Game of Thrones Fans Have Been Mispronouncing Khaleesi

HBO
HBO

While Game of Thrones fans are busy poring over every still image and official trailer released for the show's final season in the hope of noticing some tiny detail that might hint at what's to come, David Peterson—the linguist who creates the series' fictional languages—dropped a huge piece of information: we've all been mispronouncing  Khaleesi.

While being interviewed for The Allusionist podcast, Peterson described the rampant mispronunciation as "a real thorn in my side." So just how should we be saying the Dothraki word?

"I wanted to make sure if something was spelled differently, it was pronounced differently," Peterson explained of his process of transforming the handful of Dothraki words George R.R. Martin had created into a full language. "That worked pretty well for everything except the word Khaleesi ... There's no way it should be pronounced 'ka-LEE-see' based on the spelling. So I had to decide, 'Am I going to respell this thing because I know how people are going to pronounce this, or am I going to honor that spelling and pronounce it differently?' I made the latter decision and I think it was the wrong decision."

(That said, in his book Living Language Dothraki, Peterson writes that "many Dothraki words have multiple pronunciation variants, often depending on whether the speaker is native or non-native. Khaleesi, for example, has three separate pronunciations: khal-eh-si, khal-ee-si, and kal-ee-si," which at a later point in the book spelled is "ka-lee-si.")

Given that Daenerys Targaryen has a mouthful of other titles at her disposal, we'll just call her the Mother of Dragons from now on.

Game of Thrones returns for its final season on April 14, 2019.

[h/t: Digital Spy]

Game of Thrones's Episode 3 Teaser May Contain a Hidden Message from Daenerys to Jon

Helen Sloan/HBO
Helen Sloan/HBO

Season 8, episode 2 of Game of Thrones, "A Knight of the Seven Kingdoms," had its fair share of moments that could have given away hints for episodes to come, like in the writers' decision to include "Jenny's Song," or in Jon Snow telling Daenerys Targaryen that they're related.

One fan theory about the fate of Westeros, however, comes from the previews for next week's episode. Posted by Reddit user IgnorantSportsFan, the theory centers around one pivotal line uttered during a conversation between Daenerys and Jon: "The dead are already here."

"That line happens between Dany and Jon, and felt super significant—but we already see the army of the dead, felt it was too obvious to be their reaction to them," the theory begins."Then it clicked: The crypt is full of dead people. All episode they keep repeating and emphasizing how safe it was in the crypt, but its GOT and we cannot have nice things. So is it possible we have old Starks rising from the crypts? Or is that too far fetched?"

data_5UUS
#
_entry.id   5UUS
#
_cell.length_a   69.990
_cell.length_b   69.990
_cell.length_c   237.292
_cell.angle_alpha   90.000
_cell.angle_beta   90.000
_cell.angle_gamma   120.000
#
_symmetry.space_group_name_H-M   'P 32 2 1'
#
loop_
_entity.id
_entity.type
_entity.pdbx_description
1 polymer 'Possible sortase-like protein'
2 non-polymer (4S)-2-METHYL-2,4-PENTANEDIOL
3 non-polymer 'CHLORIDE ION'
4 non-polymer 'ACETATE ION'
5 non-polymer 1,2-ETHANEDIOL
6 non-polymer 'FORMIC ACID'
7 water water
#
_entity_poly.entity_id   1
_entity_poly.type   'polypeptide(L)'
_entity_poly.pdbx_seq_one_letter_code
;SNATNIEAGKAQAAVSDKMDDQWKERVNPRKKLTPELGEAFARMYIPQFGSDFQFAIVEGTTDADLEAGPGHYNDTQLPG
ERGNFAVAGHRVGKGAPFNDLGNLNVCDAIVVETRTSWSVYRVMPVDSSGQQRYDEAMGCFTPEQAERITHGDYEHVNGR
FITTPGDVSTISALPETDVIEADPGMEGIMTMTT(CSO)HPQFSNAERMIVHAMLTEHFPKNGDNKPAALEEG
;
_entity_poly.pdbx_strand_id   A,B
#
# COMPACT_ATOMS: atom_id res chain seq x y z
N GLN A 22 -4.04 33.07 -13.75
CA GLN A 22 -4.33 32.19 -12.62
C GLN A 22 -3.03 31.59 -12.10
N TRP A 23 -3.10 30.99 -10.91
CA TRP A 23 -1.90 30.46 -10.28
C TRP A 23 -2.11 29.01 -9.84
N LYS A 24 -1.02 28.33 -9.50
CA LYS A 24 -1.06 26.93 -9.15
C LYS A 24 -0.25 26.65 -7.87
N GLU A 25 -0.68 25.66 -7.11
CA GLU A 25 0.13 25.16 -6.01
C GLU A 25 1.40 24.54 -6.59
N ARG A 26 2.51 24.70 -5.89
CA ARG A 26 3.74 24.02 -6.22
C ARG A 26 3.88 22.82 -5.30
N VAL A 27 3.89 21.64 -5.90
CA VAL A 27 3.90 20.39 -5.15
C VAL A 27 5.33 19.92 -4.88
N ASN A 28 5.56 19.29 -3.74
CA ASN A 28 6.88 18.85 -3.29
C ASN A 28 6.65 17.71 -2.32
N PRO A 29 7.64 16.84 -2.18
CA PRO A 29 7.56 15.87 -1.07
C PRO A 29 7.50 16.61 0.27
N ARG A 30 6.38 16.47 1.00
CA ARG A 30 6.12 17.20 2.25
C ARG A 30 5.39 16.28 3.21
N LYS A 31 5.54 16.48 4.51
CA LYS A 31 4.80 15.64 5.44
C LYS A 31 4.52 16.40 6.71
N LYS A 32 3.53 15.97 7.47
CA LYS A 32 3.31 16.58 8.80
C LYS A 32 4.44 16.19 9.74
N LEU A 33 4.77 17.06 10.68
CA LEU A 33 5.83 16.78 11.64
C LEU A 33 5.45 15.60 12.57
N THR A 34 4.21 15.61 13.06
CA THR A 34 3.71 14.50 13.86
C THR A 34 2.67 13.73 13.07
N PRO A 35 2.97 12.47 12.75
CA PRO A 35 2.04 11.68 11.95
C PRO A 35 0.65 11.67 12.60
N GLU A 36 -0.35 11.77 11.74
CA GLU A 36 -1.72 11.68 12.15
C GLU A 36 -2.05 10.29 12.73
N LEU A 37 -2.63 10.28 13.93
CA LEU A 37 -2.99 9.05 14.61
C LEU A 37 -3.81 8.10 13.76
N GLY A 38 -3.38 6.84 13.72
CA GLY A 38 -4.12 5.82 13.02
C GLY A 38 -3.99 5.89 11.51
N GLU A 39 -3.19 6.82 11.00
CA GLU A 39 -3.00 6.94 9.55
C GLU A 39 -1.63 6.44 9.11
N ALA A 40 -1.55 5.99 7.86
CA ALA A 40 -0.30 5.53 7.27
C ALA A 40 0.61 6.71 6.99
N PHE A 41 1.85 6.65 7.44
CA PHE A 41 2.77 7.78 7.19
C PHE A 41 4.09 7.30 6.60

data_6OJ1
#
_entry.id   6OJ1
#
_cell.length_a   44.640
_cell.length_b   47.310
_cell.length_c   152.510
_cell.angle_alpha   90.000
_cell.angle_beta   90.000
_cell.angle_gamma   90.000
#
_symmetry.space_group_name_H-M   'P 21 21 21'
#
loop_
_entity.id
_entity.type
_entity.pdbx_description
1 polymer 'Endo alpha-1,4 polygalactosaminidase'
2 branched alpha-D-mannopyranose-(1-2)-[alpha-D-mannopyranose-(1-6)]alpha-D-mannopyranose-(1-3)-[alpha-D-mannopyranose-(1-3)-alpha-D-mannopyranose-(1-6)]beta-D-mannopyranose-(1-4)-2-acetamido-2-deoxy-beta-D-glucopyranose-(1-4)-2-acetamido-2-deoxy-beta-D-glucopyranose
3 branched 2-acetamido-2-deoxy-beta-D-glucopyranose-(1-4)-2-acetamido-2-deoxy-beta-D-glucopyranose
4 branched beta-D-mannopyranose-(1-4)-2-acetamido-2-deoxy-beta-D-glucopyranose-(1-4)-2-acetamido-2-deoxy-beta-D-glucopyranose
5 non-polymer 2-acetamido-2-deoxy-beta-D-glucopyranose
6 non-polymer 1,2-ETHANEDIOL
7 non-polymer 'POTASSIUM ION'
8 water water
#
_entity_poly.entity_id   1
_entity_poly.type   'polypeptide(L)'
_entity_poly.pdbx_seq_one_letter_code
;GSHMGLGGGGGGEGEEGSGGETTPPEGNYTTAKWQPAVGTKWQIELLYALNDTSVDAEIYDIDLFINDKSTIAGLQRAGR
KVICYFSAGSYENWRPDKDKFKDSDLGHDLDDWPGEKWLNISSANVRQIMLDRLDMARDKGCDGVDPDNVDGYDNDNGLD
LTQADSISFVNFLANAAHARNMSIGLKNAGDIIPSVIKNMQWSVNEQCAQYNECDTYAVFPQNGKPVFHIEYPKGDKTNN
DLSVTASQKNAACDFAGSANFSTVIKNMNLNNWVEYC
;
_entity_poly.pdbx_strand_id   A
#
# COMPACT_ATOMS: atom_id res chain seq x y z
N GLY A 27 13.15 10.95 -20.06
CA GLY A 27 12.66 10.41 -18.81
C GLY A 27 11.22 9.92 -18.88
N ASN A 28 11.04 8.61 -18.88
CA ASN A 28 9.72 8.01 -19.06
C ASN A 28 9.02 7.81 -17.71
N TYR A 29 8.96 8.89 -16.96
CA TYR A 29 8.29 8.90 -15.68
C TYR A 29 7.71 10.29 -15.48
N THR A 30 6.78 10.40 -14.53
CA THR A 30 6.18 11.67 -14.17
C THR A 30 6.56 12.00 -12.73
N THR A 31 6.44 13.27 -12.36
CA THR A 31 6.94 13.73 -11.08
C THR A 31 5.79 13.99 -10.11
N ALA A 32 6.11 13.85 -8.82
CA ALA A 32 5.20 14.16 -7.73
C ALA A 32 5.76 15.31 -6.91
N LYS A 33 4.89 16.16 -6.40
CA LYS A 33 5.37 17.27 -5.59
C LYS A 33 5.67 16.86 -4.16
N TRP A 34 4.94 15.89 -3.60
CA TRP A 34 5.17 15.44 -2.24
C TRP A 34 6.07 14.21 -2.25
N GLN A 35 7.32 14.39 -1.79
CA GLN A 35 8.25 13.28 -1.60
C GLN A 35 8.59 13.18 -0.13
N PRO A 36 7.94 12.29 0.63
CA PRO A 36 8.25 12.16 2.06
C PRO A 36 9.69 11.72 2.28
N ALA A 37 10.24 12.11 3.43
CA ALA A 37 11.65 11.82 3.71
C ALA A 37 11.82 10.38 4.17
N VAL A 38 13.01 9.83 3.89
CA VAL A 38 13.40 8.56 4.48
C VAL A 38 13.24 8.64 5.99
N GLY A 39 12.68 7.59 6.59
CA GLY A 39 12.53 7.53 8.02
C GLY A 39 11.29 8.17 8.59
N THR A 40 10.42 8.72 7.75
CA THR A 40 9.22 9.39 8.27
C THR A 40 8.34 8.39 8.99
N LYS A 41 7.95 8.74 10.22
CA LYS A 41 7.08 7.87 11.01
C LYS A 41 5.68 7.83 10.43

The theory certainly adds up, emphasized by the reminder that there were clips included of Arya Stark fighting in the crypts.

Could the dead be rising in the crypts of Winterfell as the White Walkers rapidly approach? We'll find out soon.

What the Song From Last Night's Game of Thrones Could Mean

Helen Sloan/HBO
Helen Sloan/HBO

Last night's episode of the final season of Game of Thrones, "A Knight of the Seven Kingdoms," had a lot going on—from Brienne of Tarth becoming a knight to Arya and Gendry getting it on. However, one moment that stuck out for many fans was the song Pod sang as he, Brienne, Davos, Jaime, Tormund, and Tyrion sat around the fire. "Jenny's Song," may have been more than just a pretty tune: According to Vox, it may have foreshadowed the end of Jon Snow and Daenerys Targaryen.

The song comes from George R. R. Martin's books (though the show added some lyrics), and according to the theory, the lyrics are meaningful:

High in the halls of the kings who are gone
Jenny would dance with her ghosts.
The ones she had lost and the ones she had found.
And the ones who had loved her the most.
The ones who’d been gone for so very long
She couldn’t remember their names
They spun her around on the damp, cold stone
Spun away her sorrow and pain
And she never wanted to leave.

The song is about a woman, Jenny of Oldstones, and Duncan Targaryen, a prince who gave up the Iron Throne for love—and later died in a fire at a Targaryen castle called Summerhall. According to Vox, the song could parallel what might happen between Jon and Dany: One of them may give up their claim to the throne for love—but even then, there might not be a happy ending in store. (And based on Dany's reaction to finding out that Jon is her nephew—and the rightful heir to the Iron Throne—a happy ending does not seem likely.)

Most things that happen on Game of Thrones have meaning, so we'll be waiting to see if the song plays a significant role in the rest of the season.

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